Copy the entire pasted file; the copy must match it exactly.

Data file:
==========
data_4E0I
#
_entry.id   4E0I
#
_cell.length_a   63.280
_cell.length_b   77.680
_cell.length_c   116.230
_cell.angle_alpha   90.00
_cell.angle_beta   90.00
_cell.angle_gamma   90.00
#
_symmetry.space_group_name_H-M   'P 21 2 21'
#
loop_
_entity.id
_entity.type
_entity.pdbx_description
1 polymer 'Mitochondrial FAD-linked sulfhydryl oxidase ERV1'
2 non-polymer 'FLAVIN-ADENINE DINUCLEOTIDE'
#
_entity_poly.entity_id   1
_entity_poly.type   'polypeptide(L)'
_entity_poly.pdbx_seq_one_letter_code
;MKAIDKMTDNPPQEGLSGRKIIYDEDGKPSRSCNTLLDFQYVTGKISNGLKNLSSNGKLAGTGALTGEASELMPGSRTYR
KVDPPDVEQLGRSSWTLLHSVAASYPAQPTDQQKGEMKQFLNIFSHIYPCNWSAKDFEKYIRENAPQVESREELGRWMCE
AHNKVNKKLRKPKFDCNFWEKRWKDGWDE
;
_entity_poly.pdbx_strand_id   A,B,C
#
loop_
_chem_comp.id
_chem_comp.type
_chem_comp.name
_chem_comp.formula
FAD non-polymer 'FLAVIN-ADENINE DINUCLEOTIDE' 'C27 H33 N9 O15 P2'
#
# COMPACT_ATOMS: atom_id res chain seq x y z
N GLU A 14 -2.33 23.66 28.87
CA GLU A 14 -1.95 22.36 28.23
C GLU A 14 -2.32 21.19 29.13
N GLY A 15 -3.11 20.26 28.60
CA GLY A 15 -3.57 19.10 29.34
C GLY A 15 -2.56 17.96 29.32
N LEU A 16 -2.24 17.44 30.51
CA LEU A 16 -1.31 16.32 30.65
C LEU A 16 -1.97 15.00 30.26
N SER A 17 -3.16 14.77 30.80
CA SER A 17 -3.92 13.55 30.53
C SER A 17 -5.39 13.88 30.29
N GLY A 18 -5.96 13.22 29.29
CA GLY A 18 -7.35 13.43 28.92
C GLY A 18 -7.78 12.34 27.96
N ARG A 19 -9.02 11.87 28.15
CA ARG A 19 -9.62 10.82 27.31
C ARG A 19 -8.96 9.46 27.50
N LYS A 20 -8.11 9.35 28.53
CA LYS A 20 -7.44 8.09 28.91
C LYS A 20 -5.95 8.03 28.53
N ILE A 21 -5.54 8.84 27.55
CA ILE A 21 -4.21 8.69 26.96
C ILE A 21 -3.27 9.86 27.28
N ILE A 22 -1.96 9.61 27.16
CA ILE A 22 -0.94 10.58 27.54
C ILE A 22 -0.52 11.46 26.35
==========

data_4E0I
#
_entry.id   4E0I
#
_cell.length_a   63.280
_cell.length_b   77.680
_cell.length_c   116.230
_cell.angle_alpha   90.00
_cell.angle_beta   90.00
_cell.angle_gamma   90.00
#
_symmetry.space_group_name_H-M   'P 21 2 21'
#
loop_
_entity.id
_entity.type
_entity.pdbx_description
1 polymer 'Mitochondrial FAD-linked sulfhydryl oxidase ERV1'
2 non-polymer 'FLAVIN-ADENINE DINUCLEOTIDE'
#
_entity_poly.entity_id   1
_entity_poly.type   'polypeptide(L)'
_entity_poly.pdbx_seq_one_letter_code
;MKAIDKMTDNPPQEGLSGRKIIYDEDGKPSRSCNTLLDFQYVTGKISNGLKNLSSNGKLAGTGALTGEASELMPGSRTYR
KVDPPDVEQLGRSSWTLLHSVAASYPAQPTDQQKGEMKQFLNIFSHIYPCNWSAKDFEKYIRENAPQVESREELGRWMCE
AHNKVNKKLRKPKFDCNFWEKRWKDGWDE
;
_entity_poly.pdbx_strand_id   A,B,C
#
loop_
_chem_comp.id
_chem_comp.type
_chem_comp.name
_chem_comp.formula
FAD non-polymer 'FLAVIN-ADENINE DINUCLEOTIDE' 'C27 H33 N9 O15 P2'
#
# COMPACT_ATOMS: atom_id res chain seq x y z
N GLU A 14 -2.33 23.66 28.87
CA GLU A 14 -1.95 22.36 28.23
C GLU A 14 -2.32 21.19 29.13
N GLY A 15 -3.11 20.26 28.60
CA GLY A 15 -3.57 19.10 29.34
C GLY A 15 -2.56 17.96 29.32
N LEU A 16 -2.24 17.44 30.51
CA LEU A 16 -1.31 16.32 30.65
C LEU A 16 -1.97 15.00 30.26
N SER A 17 -3.16 14.77 30.80
CA SER A 17 -3.92 13.55 30.53
C SER A 17 -5.39 13.88 30.29
N GLY A 18 -5.96 13.22 29.29
CA GLY A 18 -7.35 13.43 28.92
C GLY A 18 -7.78 12.34 27.96
N ARG A 19 -9.02 11.87 28.15
CA ARG A 19 -9.62 10.82 27.31
C ARG A 19 -8.96 9.46 27.50
N LYS A 20 -8.11 9.35 28.53
CA LYS A 20 -7.44 8.09 28.91
C LYS A 20 -5.95 8.03 28.53
N ILE A 21 -5.54 8.84 27.55
CA ILE A 21 -4.21 8.69 26.96
C ILE A 21 -3.27 9.86 27.28
N ILE A 22 -1.96 9.61 27.16
CA ILE A 22 -0.94 10.58 27.54
C ILE A 22 -0.52 11.46 26.35